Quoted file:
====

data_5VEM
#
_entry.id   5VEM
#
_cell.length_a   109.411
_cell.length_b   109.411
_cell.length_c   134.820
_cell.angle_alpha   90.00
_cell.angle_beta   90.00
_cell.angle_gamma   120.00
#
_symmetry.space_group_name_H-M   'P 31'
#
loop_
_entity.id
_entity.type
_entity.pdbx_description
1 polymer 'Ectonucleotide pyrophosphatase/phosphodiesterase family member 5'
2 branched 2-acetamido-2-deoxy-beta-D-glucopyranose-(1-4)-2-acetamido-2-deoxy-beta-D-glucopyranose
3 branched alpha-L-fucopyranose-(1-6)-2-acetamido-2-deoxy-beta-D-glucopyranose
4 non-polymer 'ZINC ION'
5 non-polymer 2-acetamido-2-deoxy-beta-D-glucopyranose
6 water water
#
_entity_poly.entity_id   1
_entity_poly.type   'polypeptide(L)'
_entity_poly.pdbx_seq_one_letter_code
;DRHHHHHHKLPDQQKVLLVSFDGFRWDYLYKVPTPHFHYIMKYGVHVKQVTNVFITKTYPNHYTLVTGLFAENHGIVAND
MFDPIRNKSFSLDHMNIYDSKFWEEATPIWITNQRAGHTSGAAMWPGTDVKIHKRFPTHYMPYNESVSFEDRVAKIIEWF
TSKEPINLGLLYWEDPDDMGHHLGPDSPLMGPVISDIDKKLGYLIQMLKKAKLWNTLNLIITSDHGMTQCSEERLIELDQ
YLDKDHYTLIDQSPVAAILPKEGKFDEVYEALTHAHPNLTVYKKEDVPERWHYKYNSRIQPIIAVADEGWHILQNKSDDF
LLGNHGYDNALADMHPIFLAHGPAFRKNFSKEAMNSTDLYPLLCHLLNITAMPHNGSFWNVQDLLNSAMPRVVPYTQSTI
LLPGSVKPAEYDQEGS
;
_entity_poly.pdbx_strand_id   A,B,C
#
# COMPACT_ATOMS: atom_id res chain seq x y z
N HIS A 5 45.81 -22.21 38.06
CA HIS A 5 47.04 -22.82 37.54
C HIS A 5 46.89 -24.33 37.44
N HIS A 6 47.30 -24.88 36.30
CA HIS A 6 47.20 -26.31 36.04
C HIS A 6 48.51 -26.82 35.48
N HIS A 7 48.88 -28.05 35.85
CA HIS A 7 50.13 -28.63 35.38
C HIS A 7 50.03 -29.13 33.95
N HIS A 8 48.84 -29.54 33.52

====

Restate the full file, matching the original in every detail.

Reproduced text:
data_5VEM
#
_entry.id   5VEM
#
_cell.length_a   109.411
_cell.length_b   109.411
_cell.length_c   134.820
_cell.angle_alpha   90.00
_cell.angle_beta   90.00
_cell.angle_gamma   120.00
#
_symmetry.space_group_name_H-M   'P 31'
#
loop_
_entity.id
_entity.type
_entity.pdbx_description
1 polymer 'Ectonucleotide pyrophosphatase/phosphodiesterase family member 5'
2 branched 2-acetamido-2-deoxy-beta-D-glucopyranose-(1-4)-2-acetamido-2-deoxy-beta-D-glucopyranose
3 branched alpha-L-fucopyranose-(1-6)-2-acetamido-2-deoxy-beta-D-glucopyranose
4 non-polymer 'ZINC ION'
5 non-polymer 2-acetamido-2-deoxy-beta-D-glucopyranose
6 water water
#
_entity_poly.entity_id   1
_entity_poly.type   'polypeptide(L)'
_entity_poly.pdbx_seq_one_letter_code
;DRHHHHHHKLPDQQKVLLVSFDGFRWDYLYKVPTPHFHYIMKYGVHVKQVTNVFITKTYPNHYTLVTGLFAENHGIVAND
MFDPIRNKSFSLDHMNIYDSKFWEEATPIWITNQRAGHTSGAAMWPGTDVKIHKRFPTHYMPYNESVSFEDRVAKIIEWF
TSKEPINLGLLYWEDPDDMGHHLGPDSPLMGPVISDIDKKLGYLIQMLKKAKLWNTLNLIITSDHGMTQCSEERLIELDQ
YLDKDHYTLIDQSPVAAILPKEGKFDEVYEALTHAHPNLTVYKKEDVPERWHYKYNSRIQPIIAVADEGWHILQNKSDDF
LLGNHGYDNALADMHPIFLAHGPAFRKNFSKEAMNSTDLYPLLCHLLNITAMPHNGSFWNVQDLLNSAMPRVVPYTQSTI
LLPGSVKPAEYDQEGS
;
_entity_poly.pdbx_strand_id   A,B,C
#
# COMPACT_ATOMS: atom_id res chain seq x y z
N HIS A 5 45.81 -22.21 38.06
CA HIS A 5 47.04 -22.82 37.54
C HIS A 5 46.89 -24.33 37.44
N HIS A 6 47.30 -24.88 36.30
CA HIS A 6 47.20 -26.31 36.04
C HIS A 6 48.51 -26.82 35.48
N HIS A 7 48.88 -28.05 35.85
CA HIS A 7 50.13 -28.63 35.38
C HIS A 7 50.03 -29.13 33.95
N HIS A 8 48.84 -29.54 33.52